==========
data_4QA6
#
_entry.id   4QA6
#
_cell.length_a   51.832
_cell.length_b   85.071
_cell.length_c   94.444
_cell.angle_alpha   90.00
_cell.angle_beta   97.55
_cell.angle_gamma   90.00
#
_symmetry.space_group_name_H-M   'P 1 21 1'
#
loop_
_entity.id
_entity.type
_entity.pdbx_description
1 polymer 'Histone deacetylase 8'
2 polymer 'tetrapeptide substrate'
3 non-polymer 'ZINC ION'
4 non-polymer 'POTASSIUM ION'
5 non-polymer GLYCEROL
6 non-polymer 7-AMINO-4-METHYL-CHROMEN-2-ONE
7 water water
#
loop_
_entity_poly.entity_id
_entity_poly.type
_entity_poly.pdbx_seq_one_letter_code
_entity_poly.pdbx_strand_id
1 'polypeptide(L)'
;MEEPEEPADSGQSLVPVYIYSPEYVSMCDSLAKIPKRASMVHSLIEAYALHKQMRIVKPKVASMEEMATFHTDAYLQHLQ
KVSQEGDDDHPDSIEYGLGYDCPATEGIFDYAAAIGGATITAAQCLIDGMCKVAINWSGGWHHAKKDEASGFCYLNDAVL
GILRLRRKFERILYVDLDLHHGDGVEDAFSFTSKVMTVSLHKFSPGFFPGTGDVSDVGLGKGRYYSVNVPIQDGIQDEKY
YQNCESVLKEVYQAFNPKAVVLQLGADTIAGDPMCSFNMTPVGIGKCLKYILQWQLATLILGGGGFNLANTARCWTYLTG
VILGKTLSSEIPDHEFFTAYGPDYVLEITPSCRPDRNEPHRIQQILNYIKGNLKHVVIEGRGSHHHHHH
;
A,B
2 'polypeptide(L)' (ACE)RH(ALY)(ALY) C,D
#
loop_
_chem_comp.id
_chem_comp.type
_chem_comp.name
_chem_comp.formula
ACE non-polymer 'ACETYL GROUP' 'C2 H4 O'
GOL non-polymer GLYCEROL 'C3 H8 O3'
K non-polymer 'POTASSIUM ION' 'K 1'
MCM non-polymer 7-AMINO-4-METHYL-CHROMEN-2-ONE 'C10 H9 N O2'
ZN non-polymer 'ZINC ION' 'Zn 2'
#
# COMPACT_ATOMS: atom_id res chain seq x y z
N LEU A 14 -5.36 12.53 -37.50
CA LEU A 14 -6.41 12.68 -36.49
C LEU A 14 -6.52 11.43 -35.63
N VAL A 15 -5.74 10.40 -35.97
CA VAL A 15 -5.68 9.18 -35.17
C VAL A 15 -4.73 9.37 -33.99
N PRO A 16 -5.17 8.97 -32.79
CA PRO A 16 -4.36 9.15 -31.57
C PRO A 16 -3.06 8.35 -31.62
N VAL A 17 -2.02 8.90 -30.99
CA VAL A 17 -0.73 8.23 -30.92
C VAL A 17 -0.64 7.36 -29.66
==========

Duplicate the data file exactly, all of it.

data_4QA6
#
_entry.id   4QA6
#
_cell.length_a   51.832
_cell.length_b   85.071
_cell.length_c   94.444
_cell.angle_alpha   90.00
_cell.angle_beta   97.55
_cell.angle_gamma   90.00
#
_symmetry.space_group_name_H-M   'P 1 21 1'
#
loop_
_entity.id
_entity.type
_entity.pdbx_description
1 polymer 'Histone deacetylase 8'
2 polymer 'tetrapeptide substrate'
3 non-polymer 'ZINC ION'
4 non-polymer 'POTASSIUM ION'
5 non-polymer GLYCEROL
6 non-polymer 7-AMINO-4-METHYL-CHROMEN-2-ONE
7 water water
#
loop_
_entity_poly.entity_id
_entity_poly.type
_entity_poly.pdbx_seq_one_letter_code
_entity_poly.pdbx_strand_id
1 'polypeptide(L)'
;MEEPEEPADSGQSLVPVYIYSPEYVSMCDSLAKIPKRASMVHSLIEAYALHKQMRIVKPKVASMEEMATFHTDAYLQHLQ
KVSQEGDDDHPDSIEYGLGYDCPATEGIFDYAAAIGGATITAAQCLIDGMCKVAINWSGGWHHAKKDEASGFCYLNDAVL
GILRLRRKFERILYVDLDLHHGDGVEDAFSFTSKVMTVSLHKFSPGFFPGTGDVSDVGLGKGRYYSVNVPIQDGIQDEKY
YQNCESVLKEVYQAFNPKAVVLQLGADTIAGDPMCSFNMTPVGIGKCLKYILQWQLATLILGGGGFNLANTARCWTYLTG
VILGKTLSSEIPDHEFFTAYGPDYVLEITPSCRPDRNEPHRIQQILNYIKGNLKHVVIEGRGSHHHHHH
;
A,B
2 'polypeptide(L)' (ACE)RH(ALY)(ALY) C,D
#
loop_
_chem_comp.id
_chem_comp.type
_chem_comp.name
_chem_comp.formula
ACE non-polymer 'ACETYL GROUP' 'C2 H4 O'
GOL non-polymer GLYCEROL 'C3 H8 O3'
K non-polymer 'POTASSIUM ION' 'K 1'
MCM non-polymer 7-AMINO-4-METHYL-CHROMEN-2-ONE 'C10 H9 N O2'
ZN non-polymer 'ZINC ION' 'Zn 2'
#
# COMPACT_ATOMS: atom_id res chain seq x y z
N LEU A 14 -5.36 12.53 -37.50
CA LEU A 14 -6.41 12.68 -36.49
C LEU A 14 -6.52 11.43 -35.63
N VAL A 15 -5.74 10.40 -35.97
CA VAL A 15 -5.68 9.18 -35.17
C VAL A 15 -4.73 9.37 -33.99
N PRO A 16 -5.17 8.97 -32.79
CA PRO A 16 -4.36 9.15 -31.57
C PRO A 16 -3.06 8.35 -31.62
N VAL A 17 -2.02 8.90 -30.99
CA VAL A 17 -0.73 8.23 -30.92
C VAL A 17 -0.64 7.36 -29.66